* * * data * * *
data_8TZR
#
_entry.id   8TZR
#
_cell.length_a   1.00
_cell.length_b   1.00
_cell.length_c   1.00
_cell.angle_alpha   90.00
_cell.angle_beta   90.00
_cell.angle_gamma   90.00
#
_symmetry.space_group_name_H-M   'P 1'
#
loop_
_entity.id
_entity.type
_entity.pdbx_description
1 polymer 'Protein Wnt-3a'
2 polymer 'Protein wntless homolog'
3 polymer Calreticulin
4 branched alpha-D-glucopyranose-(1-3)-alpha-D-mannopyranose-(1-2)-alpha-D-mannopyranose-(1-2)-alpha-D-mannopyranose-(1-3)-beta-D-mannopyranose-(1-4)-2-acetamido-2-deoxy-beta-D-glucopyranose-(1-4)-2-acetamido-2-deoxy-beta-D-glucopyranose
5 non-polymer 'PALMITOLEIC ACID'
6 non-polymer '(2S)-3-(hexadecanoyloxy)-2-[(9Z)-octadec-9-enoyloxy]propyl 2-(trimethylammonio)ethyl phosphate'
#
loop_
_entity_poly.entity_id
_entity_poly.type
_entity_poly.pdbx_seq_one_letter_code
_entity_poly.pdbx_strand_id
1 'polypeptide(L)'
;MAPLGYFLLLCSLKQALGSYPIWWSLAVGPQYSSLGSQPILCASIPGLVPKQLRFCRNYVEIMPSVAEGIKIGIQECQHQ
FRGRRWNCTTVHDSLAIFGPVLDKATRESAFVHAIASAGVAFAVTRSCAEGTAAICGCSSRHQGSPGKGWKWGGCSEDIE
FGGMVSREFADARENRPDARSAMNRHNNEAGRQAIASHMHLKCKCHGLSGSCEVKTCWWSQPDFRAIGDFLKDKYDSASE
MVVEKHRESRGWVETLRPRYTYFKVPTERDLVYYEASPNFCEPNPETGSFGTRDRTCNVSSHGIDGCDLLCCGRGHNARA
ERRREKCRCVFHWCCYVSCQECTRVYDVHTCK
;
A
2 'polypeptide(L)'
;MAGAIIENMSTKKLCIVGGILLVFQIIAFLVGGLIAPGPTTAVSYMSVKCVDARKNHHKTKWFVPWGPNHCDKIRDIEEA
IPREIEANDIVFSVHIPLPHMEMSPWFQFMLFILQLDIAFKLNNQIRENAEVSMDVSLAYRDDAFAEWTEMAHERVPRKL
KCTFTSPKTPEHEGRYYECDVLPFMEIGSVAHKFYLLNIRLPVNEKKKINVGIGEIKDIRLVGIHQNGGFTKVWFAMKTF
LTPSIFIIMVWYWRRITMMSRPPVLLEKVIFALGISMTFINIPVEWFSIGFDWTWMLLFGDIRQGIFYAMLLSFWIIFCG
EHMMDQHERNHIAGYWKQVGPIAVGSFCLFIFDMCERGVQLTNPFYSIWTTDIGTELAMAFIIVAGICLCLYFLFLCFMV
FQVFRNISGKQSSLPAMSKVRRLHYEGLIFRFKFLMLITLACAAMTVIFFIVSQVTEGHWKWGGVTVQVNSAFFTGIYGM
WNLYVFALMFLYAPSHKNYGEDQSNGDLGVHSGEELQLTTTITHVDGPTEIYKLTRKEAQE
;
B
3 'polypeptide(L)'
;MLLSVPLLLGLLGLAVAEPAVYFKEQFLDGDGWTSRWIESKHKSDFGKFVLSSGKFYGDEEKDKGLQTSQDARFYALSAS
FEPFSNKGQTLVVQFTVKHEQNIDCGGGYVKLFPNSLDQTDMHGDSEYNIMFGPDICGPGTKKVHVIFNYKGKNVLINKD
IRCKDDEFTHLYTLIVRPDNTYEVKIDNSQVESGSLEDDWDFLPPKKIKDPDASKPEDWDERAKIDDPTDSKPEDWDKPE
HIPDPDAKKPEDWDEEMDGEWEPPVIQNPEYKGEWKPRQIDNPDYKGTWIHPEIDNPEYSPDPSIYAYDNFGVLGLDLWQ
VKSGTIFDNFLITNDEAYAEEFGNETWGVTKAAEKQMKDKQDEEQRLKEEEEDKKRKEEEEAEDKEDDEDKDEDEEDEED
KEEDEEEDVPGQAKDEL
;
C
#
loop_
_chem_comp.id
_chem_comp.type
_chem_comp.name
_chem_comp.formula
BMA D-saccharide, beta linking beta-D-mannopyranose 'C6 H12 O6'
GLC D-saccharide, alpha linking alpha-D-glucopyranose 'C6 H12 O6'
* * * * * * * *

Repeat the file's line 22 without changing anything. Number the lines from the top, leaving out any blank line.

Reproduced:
5 non-polymer 'PALMITOLEIC ACID'